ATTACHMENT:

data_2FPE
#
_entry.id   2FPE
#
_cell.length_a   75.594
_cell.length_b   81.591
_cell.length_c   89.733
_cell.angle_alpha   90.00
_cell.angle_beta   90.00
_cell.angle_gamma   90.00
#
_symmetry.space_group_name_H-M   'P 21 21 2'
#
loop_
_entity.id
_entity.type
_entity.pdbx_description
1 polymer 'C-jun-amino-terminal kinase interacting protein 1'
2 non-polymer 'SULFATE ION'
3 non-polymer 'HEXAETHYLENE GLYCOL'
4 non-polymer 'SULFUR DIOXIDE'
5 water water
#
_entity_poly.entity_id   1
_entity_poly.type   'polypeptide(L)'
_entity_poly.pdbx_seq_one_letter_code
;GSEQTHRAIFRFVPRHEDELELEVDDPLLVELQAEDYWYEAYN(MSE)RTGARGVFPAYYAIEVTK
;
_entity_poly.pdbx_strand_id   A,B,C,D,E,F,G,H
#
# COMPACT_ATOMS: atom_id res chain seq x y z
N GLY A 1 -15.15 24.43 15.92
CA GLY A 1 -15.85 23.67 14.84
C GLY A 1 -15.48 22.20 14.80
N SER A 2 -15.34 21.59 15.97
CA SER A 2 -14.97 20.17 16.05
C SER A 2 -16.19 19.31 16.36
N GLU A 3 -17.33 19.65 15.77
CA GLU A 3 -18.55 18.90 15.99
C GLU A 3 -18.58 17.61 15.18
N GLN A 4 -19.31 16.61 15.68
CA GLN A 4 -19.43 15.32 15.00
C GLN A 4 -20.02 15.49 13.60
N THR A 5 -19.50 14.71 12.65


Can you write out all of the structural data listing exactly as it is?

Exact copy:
data_2FPE
#
_entry.id   2FPE
#
_cell.length_a   75.594
_cell.length_b   81.591
_cell.length_c   89.733
_cell.angle_alpha   90.00
_cell.angle_beta   90.00
_cell.angle_gamma   90.00
#
_symmetry.space_group_name_H-M   'P 21 21 2'
#
loop_
_entity.id
_entity.type
_entity.pdbx_description
1 polymer 'C-jun-amino-terminal kinase interacting protein 1'
2 non-polymer 'SULFATE ION'
3 non-polymer 'HEXAETHYLENE GLYCOL'
4 non-polymer 'SULFUR DIOXIDE'
5 water water
#
_entity_poly.entity_id   1
_entity_poly.type   'polypeptide(L)'
_entity_poly.pdbx_seq_one_letter_code
;GSEQTHRAIFRFVPRHEDELELEVDDPLLVELQAEDYWYEAYN(MSE)RTGARGVFPAYYAIEVTK
;
_entity_poly.pdbx_strand_id   A,B,C,D,E,F,G,H
#
# COMPACT_ATOMS: atom_id res chain seq x y z
N GLY A 1 -15.15 24.43 15.92
CA GLY A 1 -15.85 23.67 14.84
C GLY A 1 -15.48 22.20 14.80
N SER A 2 -15.34 21.59 15.97
CA SER A 2 -14.97 20.17 16.05
C SER A 2 -16.19 19.31 16.36
N GLU A 3 -17.33 19.65 15.77
CA GLU A 3 -18.55 18.90 15.99
C GLU A 3 -18.58 17.61 15.18
N GLN A 4 -19.31 16.61 15.68
CA GLN A 4 -19.43 15.32 15.00
C GLN A 4 -20.02 15.49 13.60
N THR A 5 -19.50 14.71 12.65